5 years ago

Green economies around the world? - Sustainable Europe ...

Green economies around the world? - Sustainable Europe ...

Forewords Kandeh K.

Forewords Kandeh K. Yumkella Director-General United Nations Industrial Development Organization ( UNIDO ) UNIDO coined the concept “Green Industry” to place industrial development in the context of new global sustainable development challenges. Simply defined, Green Industry refers to sustainable industrial production that does not damage the planet or human health. It is a strategy to create an industrial system that does not produce pollution and does not require an ever-growing use of natural resources. Economies must strive for a more sustainable growth path by undertaking green public investments and implementing public policy initiatives that encourage environmentally responsible private investments and business. As material resources become scarcer, securing resource-efficient, low-carbon growth is more vital than ever to sustain the planet’s ecosystems and the services they provide. Business as usual is not an option. At UNIDO, we are working to encourage the decoupling of economic growth from the use of natural resources and its negative environmental impacts. By greening existing industrial activities and creating new sustainable productive activities, we create new jobs while protecting the environment, which in turn reduces poverty and raises living standards in developing countries. UNIDO has been engaged in a longstanding and successful cooperation with the Sustainable Europe Research Institute ( SERI ). UNIDO recognizes the value of SERI’s research in exploring issues of resource dependency and efficiency more broadly and deeply, and in helping to find alternative approaches to economic growth and development that are less dependent on resource usage than current models. This report is the first to analyse the worldwide trends and dynamics of material extraction, trade, consumption and productivity between 1980 and 2008. Despite a growing acknowledgement of the interconnectedness between society and nature, this aspect of development is only now getting the attention that it deserves as we forge ahead with the creation of green economies and more sustainable development. I am pleased by the innovative nature of this report, and proud that UNIDO is part of it. Now, more than ever, we must secure resource-efficient, low-carbon growth to ensure a healthy planet for future generations. Jochen Flasbarth President German Federal Environment Agency The consequences of the growing extraction and use of natural resources and the associated environmental impacts, such as climate change, are increasing. More and more, global resource use exceeds the regeneration rates of our ecosystems. Therefore, the sustainable use of natural res ources has been a key issue for the German Federal Environment Agency ( UBA ) for years. Important goals are to reduce global resource consumption in absolute terms and to minimize the interlinked ecological and social impacts of our resource consumption. That is to dematerialise our societies in industrialised countries by a factor of 10 or more to meet the needs of all people in the future. To achieve these goals, we need a sound understanding of the different aspects of flows of materials like fossil fuels, biomass, metals and minerals, including all the relevant life cycle stages. By providing a global picture of past and current distribution, trends and basic patterns of resource use between 1980 and 2008 around the world and illustrating their links to development and environmental issues in industrialised, emerging and developing countries, this study provides valuable support in developing and better designing effective resource policies. It clearly shows that the global resource extraction is increasing at an unprecedented rate and with it, the consumption of raw materials, land, water and energy soars ever higher. This study underlines the need for action. Ernst U. von Weizsäcker Co-chair of International Resource Panel United Nations Environment Programme ( UNEP ) The world faces major environmental and economic challenges caused by the growing overall scale of human’s resource consumption. Resources are indispensable for human life, but the highly energy- and material-intensive development model of recent decades has clearly proven to be unsustainable, given geological and spatial limits and heavy environmental impacts. Twenty years ago, in Rio de Janeiro, nations agreed on the new paradigm of sustainable development. Although this agreement triggered remarkable efforts at the global level and in the majority of countries, decoupling of human well-being from resource consumption is still a major challenge for policy makers and societies around the world. This Report provides an impressive global overview of empirical trends and levels of material use over the past three decades. Furthermore, it provides essential information about links between resource use and development as well as between resource use and environmental problems. It illustrates the dramatic changes which took place over the past decades and emphasizes that reducing the overall scale of resource consumption is a major challenge not only in highly developed countries but also in many emerging and developing economies. The report points to the urgency for policy makers and society to develop and implement strategies to enhance human well-being while significantly lowering inputs of natural resources. I, for one, remain optimistic about technological and societal decoupling opportunities waiting to be developed and harvested. Michael Warhurst Resources and Consumption Campaign Friends of the Earth Europe This useful and intriguing study demonstrates the scale of – and the inequalities in – humanity’s resource consumption, and challenges everyone to come up with solutions for a more sustainable and equitable society. Some will criticise the focus on tonnes of material used – but the reality is, this is the category of resource use where we currently have the most data available, and this report demonstrates that you can learn a huge amount from this approach. Friends of the Earth Europe has been working with SERI since 2008 to develop and promote a more holistic approach to resource consumption, focussing on land footprint, water footprint, carbon footprint and material use, with each of these metrics including the “virtual” resource use used to make imported products. We believe that using these metrics – at the level of the economy, in policy analysis, in organisations or for products, will facilitate increased resource efficiency and increased resource equity, around the world. Already, there are studies looking at the way in which carbon footprint, water footprint and land footprint are traded around the world, which expose the massive inequalities in resource use. At the same time, humanity’s constant increase in resource consumption is destroying ecosystems, for example through our ever-increasing land demand – and severely damaging our climate. We must become more resource efficient, distribute resources more equitably, and reduce the resource consumption of richer countries – focussing on quality of life, not quantity of consumption. 5 6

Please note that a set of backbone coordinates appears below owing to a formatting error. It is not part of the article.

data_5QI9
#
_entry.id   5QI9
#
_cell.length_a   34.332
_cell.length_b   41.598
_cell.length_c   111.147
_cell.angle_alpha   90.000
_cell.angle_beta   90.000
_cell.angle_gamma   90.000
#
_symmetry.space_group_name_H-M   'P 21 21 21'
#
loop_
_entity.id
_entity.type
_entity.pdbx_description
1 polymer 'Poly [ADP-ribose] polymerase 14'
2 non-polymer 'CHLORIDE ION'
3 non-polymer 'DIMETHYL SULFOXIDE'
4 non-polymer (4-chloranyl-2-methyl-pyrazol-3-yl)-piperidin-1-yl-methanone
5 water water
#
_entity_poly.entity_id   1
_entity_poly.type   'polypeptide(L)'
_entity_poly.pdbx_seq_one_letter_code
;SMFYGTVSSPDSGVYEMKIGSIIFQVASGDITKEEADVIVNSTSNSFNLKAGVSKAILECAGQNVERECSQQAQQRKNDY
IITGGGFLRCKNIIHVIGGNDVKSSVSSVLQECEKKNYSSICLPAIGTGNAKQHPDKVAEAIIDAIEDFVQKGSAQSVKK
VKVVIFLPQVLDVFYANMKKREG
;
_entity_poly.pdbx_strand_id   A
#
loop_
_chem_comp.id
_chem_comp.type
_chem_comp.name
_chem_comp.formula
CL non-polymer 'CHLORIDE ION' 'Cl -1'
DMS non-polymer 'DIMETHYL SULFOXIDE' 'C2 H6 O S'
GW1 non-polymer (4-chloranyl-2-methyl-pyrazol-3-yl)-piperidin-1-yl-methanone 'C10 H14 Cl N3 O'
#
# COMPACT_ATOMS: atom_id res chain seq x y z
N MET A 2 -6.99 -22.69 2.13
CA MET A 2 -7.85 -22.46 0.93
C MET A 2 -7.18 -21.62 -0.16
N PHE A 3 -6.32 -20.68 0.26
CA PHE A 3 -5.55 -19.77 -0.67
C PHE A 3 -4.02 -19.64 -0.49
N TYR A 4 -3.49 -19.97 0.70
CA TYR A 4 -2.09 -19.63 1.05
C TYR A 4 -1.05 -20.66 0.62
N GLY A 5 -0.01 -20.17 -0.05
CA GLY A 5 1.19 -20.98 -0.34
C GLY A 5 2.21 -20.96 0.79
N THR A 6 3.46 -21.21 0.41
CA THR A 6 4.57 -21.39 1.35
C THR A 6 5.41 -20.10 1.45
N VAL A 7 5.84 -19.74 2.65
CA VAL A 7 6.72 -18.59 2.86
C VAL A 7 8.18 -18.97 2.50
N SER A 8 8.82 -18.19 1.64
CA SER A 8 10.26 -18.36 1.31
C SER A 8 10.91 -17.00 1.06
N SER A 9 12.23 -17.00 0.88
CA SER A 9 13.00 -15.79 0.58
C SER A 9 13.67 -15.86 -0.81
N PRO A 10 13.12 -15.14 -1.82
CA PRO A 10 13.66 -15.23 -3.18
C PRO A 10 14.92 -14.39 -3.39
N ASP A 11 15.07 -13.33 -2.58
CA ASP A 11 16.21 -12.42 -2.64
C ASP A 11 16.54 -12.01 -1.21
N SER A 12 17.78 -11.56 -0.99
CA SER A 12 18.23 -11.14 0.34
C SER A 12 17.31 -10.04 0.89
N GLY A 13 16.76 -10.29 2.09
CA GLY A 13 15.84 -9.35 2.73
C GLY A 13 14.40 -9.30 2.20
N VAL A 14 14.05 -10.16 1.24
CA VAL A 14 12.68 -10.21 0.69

XXX 1 7 Material flows and green economies Green economies: why material flows matter ................................ 8 Friedrich Schmidt-Bleek: Measuring resource use ........................... 10 Measuring material flows .......................................................... 11 Glossary and methodological choices ......................................... 12 Objectives and structure of this report .......................................... 13 XXX 8